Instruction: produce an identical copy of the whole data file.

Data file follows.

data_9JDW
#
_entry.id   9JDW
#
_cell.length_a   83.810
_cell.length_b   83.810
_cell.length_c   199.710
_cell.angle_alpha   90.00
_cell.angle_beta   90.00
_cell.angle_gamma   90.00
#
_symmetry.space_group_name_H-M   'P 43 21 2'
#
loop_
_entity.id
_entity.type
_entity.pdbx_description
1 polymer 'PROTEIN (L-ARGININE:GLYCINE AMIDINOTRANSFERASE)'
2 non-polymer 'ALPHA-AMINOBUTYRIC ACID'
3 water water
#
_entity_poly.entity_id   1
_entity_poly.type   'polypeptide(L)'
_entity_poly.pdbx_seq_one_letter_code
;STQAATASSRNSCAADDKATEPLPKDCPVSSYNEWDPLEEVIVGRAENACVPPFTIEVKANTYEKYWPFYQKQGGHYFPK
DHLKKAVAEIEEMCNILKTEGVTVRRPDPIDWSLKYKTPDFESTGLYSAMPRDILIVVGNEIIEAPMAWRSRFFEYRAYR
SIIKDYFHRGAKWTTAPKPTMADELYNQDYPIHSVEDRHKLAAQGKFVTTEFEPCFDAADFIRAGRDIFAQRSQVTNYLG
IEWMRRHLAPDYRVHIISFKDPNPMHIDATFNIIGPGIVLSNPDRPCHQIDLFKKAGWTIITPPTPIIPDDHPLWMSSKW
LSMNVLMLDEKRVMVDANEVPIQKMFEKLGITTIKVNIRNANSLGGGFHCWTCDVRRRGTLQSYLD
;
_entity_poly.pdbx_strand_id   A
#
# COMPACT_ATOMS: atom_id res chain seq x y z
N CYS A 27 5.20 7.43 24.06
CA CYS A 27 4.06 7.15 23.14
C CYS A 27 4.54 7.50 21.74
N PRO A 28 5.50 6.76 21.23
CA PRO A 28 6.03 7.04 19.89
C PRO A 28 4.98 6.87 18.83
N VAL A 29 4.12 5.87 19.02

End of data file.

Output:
data_9JDW
#
_entry.id   9JDW
#
_cell.length_a   83.810
_cell.length_b   83.810
_cell.length_c   199.710
_cell.angle_alpha   90.00
_cell.angle_beta   90.00
_cell.angle_gamma   90.00
#
_symmetry.space_group_name_H-M   'P 43 21 2'
#
loop_
_entity.id
_entity.type
_entity.pdbx_description
1 polymer 'PROTEIN (L-ARGININE:GLYCINE AMIDINOTRANSFERASE)'
2 non-polymer 'ALPHA-AMINOBUTYRIC ACID'
3 water water
#
_entity_poly.entity_id   1
_entity_poly.type   'polypeptide(L)'
_entity_poly.pdbx_seq_one_letter_code
;STQAATASSRNSCAADDKATEPLPKDCPVSSYNEWDPLEEVIVGRAENACVPPFTIEVKANTYEKYWPFYQKQGGHYFPK
DHLKKAVAEIEEMCNILKTEGVTVRRPDPIDWSLKYKTPDFESTGLYSAMPRDILIVVGNEIIEAPMAWRSRFFEYRAYR
SIIKDYFHRGAKWTTAPKPTMADELYNQDYPIHSVEDRHKLAAQGKFVTTEFEPCFDAADFIRAGRDIFAQRSQVTNYLG
IEWMRRHLAPDYRVHIISFKDPNPMHIDATFNIIGPGIVLSNPDRPCHQIDLFKKAGWTIITPPTPIIPDDHPLWMSSKW
LSMNVLMLDEKRVMVDANEVPIQKMFEKLGITTIKVNIRNANSLGGGFHCWTCDVRRRGTLQSYLD
;
_entity_poly.pdbx_strand_id   A
#
# COMPACT_ATOMS: atom_id res chain seq x y z
N CYS A 27 5.20 7.43 24.06
CA CYS A 27 4.06 7.15 23.14
C CYS A 27 4.54 7.50 21.74
N PRO A 28 5.50 6.76 21.23
CA PRO A 28 6.03 7.04 19.89
C PRO A 28 4.98 6.87 18.83
N VAL A 29 4.12 5.87 19.02